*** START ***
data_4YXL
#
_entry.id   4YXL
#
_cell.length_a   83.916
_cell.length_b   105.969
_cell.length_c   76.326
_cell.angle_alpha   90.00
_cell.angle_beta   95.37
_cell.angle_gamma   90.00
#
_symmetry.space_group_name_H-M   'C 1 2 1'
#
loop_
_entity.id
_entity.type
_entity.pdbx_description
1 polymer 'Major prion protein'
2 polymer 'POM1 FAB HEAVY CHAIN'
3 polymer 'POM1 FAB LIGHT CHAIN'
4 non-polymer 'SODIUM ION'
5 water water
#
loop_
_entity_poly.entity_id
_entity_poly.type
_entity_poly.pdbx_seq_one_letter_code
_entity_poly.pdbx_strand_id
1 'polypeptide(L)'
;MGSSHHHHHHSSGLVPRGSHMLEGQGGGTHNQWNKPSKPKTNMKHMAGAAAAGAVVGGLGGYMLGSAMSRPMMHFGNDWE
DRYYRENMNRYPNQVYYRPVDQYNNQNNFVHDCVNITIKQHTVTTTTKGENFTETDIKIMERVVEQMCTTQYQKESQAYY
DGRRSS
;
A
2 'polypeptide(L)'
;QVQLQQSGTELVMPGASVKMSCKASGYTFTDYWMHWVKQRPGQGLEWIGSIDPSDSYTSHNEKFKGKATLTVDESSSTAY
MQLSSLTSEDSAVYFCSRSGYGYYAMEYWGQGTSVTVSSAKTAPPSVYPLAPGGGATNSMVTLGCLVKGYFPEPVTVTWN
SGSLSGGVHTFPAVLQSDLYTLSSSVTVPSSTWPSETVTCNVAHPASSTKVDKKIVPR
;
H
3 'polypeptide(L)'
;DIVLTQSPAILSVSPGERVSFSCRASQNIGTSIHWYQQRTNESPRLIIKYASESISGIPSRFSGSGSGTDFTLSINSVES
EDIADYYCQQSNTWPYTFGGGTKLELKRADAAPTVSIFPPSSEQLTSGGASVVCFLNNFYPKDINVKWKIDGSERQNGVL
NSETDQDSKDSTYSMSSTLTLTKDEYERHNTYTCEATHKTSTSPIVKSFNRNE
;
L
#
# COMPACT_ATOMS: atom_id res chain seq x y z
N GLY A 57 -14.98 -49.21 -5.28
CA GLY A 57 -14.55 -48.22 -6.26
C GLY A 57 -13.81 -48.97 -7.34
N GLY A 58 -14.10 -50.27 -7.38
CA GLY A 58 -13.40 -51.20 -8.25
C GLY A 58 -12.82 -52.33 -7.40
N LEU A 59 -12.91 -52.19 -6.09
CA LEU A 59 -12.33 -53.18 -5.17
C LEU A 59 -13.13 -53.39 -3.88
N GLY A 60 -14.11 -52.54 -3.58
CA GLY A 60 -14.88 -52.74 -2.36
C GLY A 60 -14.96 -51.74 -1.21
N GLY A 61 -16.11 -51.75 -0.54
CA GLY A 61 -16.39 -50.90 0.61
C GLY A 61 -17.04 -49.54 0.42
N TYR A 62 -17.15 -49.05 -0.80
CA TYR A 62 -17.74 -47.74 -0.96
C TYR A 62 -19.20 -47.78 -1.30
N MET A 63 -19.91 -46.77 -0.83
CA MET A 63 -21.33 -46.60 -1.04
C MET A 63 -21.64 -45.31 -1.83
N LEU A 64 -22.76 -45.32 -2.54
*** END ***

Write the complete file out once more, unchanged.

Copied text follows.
data_4YXL
#
_entry.id   4YXL
#
_cell.length_a   83.916
_cell.length_b   105.969
_cell.length_c   76.326
_cell.angle_alpha   90.00
_cell.angle_beta   95.37
_cell.angle_gamma   90.00
#
_symmetry.space_group_name_H-M   'C 1 2 1'
#
loop_
_entity.id
_entity.type
_entity.pdbx_description
1 polymer 'Major prion protein'
2 polymer 'POM1 FAB HEAVY CHAIN'
3 polymer 'POM1 FAB LIGHT CHAIN'
4 non-polymer 'SODIUM ION'
5 water water
#
loop_
_entity_poly.entity_id
_entity_poly.type
_entity_poly.pdbx_seq_one_letter_code
_entity_poly.pdbx_strand_id
1 'polypeptide(L)'
;MGSSHHHHHHSSGLVPRGSHMLEGQGGGTHNQWNKPSKPKTNMKHMAGAAAAGAVVGGLGGYMLGSAMSRPMMHFGNDWE
DRYYRENMNRYPNQVYYRPVDQYNNQNNFVHDCVNITIKQHTVTTTTKGENFTETDIKIMERVVEQMCTTQYQKESQAYY
DGRRSS
;
A
2 'polypeptide(L)'
;QVQLQQSGTELVMPGASVKMSCKASGYTFTDYWMHWVKQRPGQGLEWIGSIDPSDSYTSHNEKFKGKATLTVDESSSTAY
MQLSSLTSEDSAVYFCSRSGYGYYAMEYWGQGTSVTVSSAKTAPPSVYPLAPGGGATNSMVTLGCLVKGYFPEPVTVTWN
SGSLSGGVHTFPAVLQSDLYTLSSSVTVPSSTWPSETVTCNVAHPASSTKVDKKIVPR
;
H
3 'polypeptide(L)'
;DIVLTQSPAILSVSPGERVSFSCRASQNIGTSIHWYQQRTNESPRLIIKYASESISGIPSRFSGSGSGTDFTLSINSVES
EDIADYYCQQSNTWPYTFGGGTKLELKRADAAPTVSIFPPSSEQLTSGGASVVCFLNNFYPKDINVKWKIDGSERQNGVL
NSETDQDSKDSTYSMSSTLTLTKDEYERHNTYTCEATHKTSTSPIVKSFNRNE
;
L
#
# COMPACT_ATOMS: atom_id res chain seq x y z
N GLY A 57 -14.98 -49.21 -5.28
CA GLY A 57 -14.55 -48.22 -6.26
C GLY A 57 -13.81 -48.97 -7.34
N GLY A 58 -14.10 -50.27 -7.38
CA GLY A 58 -13.40 -51.20 -8.25
C GLY A 58 -12.82 -52.33 -7.40
N LEU A 59 -12.91 -52.19 -6.09
CA LEU A 59 -12.33 -53.18 -5.17
C LEU A 59 -13.13 -53.39 -3.88
N GLY A 60 -14.11 -52.54 -3.58
CA GLY A 60 -14.88 -52.74 -2.36
C GLY A 60 -14.96 -51.74 -1.21
N GLY A 61 -16.11 -51.75 -0.54
CA GLY A 61 -16.39 -50.90 0.61
C GLY A 61 -17.04 -49.54 0.42
N TYR A 62 -17.15 -49.05 -0.80
CA TYR A 62 -17.74 -47.74 -0.96
C TYR A 62 -19.20 -47.78 -1.30
N MET A 63 -19.91 -46.77 -0.83
CA MET A 63 -21.33 -46.60 -1.04
C MET A 63 -21.64 -45.31 -1.83
N LEU A 64 -22.76 -45.32 -2.54